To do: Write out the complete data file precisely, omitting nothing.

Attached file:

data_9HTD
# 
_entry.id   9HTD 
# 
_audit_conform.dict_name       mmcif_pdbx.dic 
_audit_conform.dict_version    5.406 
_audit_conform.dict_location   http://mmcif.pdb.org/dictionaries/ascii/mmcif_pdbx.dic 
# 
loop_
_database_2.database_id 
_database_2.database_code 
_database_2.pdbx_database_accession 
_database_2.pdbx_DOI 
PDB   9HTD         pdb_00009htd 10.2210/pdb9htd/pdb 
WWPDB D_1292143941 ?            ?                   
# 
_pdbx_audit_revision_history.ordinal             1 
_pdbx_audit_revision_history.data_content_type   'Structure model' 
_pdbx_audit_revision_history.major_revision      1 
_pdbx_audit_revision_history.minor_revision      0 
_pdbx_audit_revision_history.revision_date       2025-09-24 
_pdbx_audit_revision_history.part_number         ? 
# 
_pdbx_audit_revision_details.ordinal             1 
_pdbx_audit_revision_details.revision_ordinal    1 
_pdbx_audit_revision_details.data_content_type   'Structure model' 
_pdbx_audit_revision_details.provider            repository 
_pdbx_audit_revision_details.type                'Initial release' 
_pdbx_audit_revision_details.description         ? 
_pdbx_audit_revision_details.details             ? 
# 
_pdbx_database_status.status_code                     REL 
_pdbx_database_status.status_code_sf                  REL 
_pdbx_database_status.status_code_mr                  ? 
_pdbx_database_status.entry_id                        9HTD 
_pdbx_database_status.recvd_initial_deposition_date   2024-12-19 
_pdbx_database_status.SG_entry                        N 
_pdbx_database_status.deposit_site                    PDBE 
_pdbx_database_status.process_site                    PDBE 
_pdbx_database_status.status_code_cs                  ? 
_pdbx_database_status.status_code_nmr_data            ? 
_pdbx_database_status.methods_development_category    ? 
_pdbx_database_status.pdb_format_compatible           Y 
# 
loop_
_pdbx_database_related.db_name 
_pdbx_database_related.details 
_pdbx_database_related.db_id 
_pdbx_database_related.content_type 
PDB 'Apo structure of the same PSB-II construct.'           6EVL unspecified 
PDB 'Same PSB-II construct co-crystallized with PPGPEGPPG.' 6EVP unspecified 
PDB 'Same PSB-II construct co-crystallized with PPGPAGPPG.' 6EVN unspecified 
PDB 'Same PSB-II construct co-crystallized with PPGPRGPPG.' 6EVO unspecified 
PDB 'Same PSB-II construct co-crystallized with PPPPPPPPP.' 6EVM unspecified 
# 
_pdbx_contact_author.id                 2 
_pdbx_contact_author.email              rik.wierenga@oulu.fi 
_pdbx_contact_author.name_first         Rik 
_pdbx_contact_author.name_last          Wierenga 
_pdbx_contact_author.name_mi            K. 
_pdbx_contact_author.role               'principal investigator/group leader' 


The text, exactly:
data_9HTD
# 
_entry.id   9HTD 
# 
_audit_conform.dict_name       mmcif_pdbx.dic 
_audit_conform.dict_version    5.406 
_audit_conform.dict_location   http://mmcif.pdb.org/dictionaries/ascii/mmcif_pdbx.dic 
# 
loop_
_database_2.database_id 
_database_2.database_code 
_database_2.pdbx_database_accession 
_database_2.pdbx_DOI 
PDB   9HTD         pdb_00009htd 10.2210/pdb9htd/pdb 
WWPDB D_1292143941 ?            ?                   
# 
_pdbx_audit_revision_history.ordinal             1 
_pdbx_audit_revision_history.data_content_type   'Structure model' 
_pdbx_audit_revision_history.major_revision      1 
_pdbx_audit_revision_history.minor_revision      0 
_pdbx_audit_revision_history.revision_date       2025-09-24 
_pdbx_audit_revision_history.part_number         ? 
# 
_pdbx_audit_revision_details.ordinal             1 
_pdbx_audit_revision_details.revision_ordinal    1 
_pdbx_audit_revision_details.data_content_type   'Structure model' 
_pdbx_audit_revision_details.provider            repository 
_pdbx_audit_revision_details.type                'Initial release' 
_pdbx_audit_revision_details.description         ? 
_pdbx_audit_revision_details.details             ? 
# 
_pdbx_database_status.status_code                     REL 
_pdbx_database_status.status_code_sf                  REL 
_pdbx_database_status.status_code_mr                  ? 
_pdbx_database_status.entry_id                        9HTD 
_pdbx_database_status.recvd_initial_deposition_date   2024-12-19 
_pdbx_database_status.SG_entry                        N 
_pdbx_database_status.deposit_site                    PDBE 
_pdbx_database_status.process_site                    PDBE 
_pdbx_database_status.status_code_cs                  ? 
_pdbx_database_status.status_code_nmr_data            ? 
_pdbx_database_status.methods_development_category    ? 
_pdbx_database_status.pdb_format_compatible           Y 
# 
loop_
_pdbx_database_related.db_name 
_pdbx_database_related.details 
_pdbx_database_related.db_id 
_pdbx_database_related.content_type 
PDB 'Apo structure of the same PSB-II construct.'           6EVL unspecified 
PDB 'Same PSB-II construct co-crystallized with PPGPEGPPG.' 6EVP unspecified 
PDB 'Same PSB-II construct co-crystallized with PPGPAGPPG.' 6EVN unspecified 
PDB 'Same PSB-II construct co-crystallized with PPGPRGPPG.' 6EVO unspecified 
PDB 'Same PSB-II construct co-crystallized with PPPPPPPPP.' 6EVM unspecified 
# 
_pdbx_contact_author.id                 2 
_pdbx_contact_author.email              rik.wierenga@oulu.fi 
_pdbx_contact_author.name_first         Rik 
_pdbx_contact_author.name_last          Wierenga 
_pdbx_contact_author.name_mi            K. 
_pdbx_contact_author.role               'principal investigator/group leader' 